This made him mad; his thumb was hurting and today Dave was going to do his review. How could he get promoted if his supervisor could not see him? “Lord please, don’t give me ghost fingers today,” he pinched his cheek to make sure ……… ouch……….. ahmmm, his fingers were still there. He wiggled his hand and rotated the bony wrist that protruded from his chef jacket; satisfied, he picked his nose. Christian did this when something was bothering him. It helped him think, some people closed their eyes, others talked to themselves, Christian picked his nose. Whenever he needed to think really hard, his finger would involuntarily lodge itself in a nostril. Like using a mouse to Google his brain, his finger would eventually hit pay dirt, whether a gnarly bugger or deeply buried elucidation, the answer would come out.
If he was a ghost, he was in serious trouble, his shift started in twenty minutes. “Who would believe me?” He imagined himself trying to call off from work, “hey Dave, ahhh, I can’t come into work today.” “Christian you idiot, what did you do to yourself this time,” Dave his supervisor screaming at him through the phone. “Well I, uhmm, bumped into this glass ceiling at work and it kinda, ahh, uhmmm, made me invisible.” “You must be kidding me, there’s no glass ceiling in this kitchen,” the sound of laughing through the phone, silence, then a dial tone.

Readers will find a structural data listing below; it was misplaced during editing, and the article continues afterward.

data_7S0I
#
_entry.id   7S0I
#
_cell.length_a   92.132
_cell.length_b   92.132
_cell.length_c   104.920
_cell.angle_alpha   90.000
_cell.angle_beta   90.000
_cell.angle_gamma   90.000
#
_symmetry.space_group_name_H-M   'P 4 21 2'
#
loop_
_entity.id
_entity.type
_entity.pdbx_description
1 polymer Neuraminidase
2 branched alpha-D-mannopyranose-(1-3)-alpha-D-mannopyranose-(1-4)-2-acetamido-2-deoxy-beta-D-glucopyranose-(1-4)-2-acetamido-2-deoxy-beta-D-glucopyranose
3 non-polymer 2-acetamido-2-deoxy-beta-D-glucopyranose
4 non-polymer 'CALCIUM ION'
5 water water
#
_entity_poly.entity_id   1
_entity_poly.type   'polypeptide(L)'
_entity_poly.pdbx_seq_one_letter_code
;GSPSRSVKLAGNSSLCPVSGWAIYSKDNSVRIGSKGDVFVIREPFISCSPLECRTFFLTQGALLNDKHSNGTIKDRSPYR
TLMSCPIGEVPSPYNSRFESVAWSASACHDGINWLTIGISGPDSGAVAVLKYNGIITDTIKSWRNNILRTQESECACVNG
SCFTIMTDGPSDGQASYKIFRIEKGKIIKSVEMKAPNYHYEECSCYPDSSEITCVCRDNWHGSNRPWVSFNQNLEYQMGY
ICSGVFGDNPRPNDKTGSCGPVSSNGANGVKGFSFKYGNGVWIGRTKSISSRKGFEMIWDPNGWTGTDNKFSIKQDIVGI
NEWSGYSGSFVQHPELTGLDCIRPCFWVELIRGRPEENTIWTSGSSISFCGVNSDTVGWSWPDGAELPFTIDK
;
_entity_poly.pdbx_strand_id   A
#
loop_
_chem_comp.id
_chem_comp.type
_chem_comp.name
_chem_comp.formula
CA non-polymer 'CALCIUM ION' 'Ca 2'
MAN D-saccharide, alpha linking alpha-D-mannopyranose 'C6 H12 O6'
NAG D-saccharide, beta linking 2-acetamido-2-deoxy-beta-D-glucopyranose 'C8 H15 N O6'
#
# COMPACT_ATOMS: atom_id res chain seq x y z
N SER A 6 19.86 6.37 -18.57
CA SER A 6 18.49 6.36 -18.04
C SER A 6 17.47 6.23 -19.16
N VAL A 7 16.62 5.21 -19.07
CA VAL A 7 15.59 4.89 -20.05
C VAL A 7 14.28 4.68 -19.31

Not a good idea, he was panicking, a wave of nausea gripped his stomach and squeezed it like a lime. This caused him to break in to a cold sweat. Feeling like jello, he sat on a bench and tried hard to stop himself from crying. Another wave of nausea and the reality of his situation struck him full in the face like an onion. Christian started to cry, fat tears were flowing down his cheeks, onto his chef jacket and spilling onto his clogs. As each tear struck, his shoes began to fade as if they were being erased. “I can’t die, who’s going to feed my cat.” Another wave of sobbing and his checkered pants began to shimmer and turn translucent. Christian was becoming invisible, “this can’t be real, where’s the tunnel and the bright lights?” A sob escaped sounding like a tiny squeak and his chef jacket and name tag winked out like a light bulb, “and where’s St. Peter and Jesus?” He was embarrassed, a grown man crying like a baby in the locker room at work. Sniffling, he used a grubby finger to wipe away a single tear that hung suspended on his eyelash, as his face grew paler and paler, until it too began to disappear. In the last millisecond as his brown eyes blinked for the last time, the truth dawned on him. He was trapped. He had a feeling that he wasn’t going to be promoted. Not today, maybe never. As long as he stayed where he was, he would remain invisible, a ghost in the kitchen.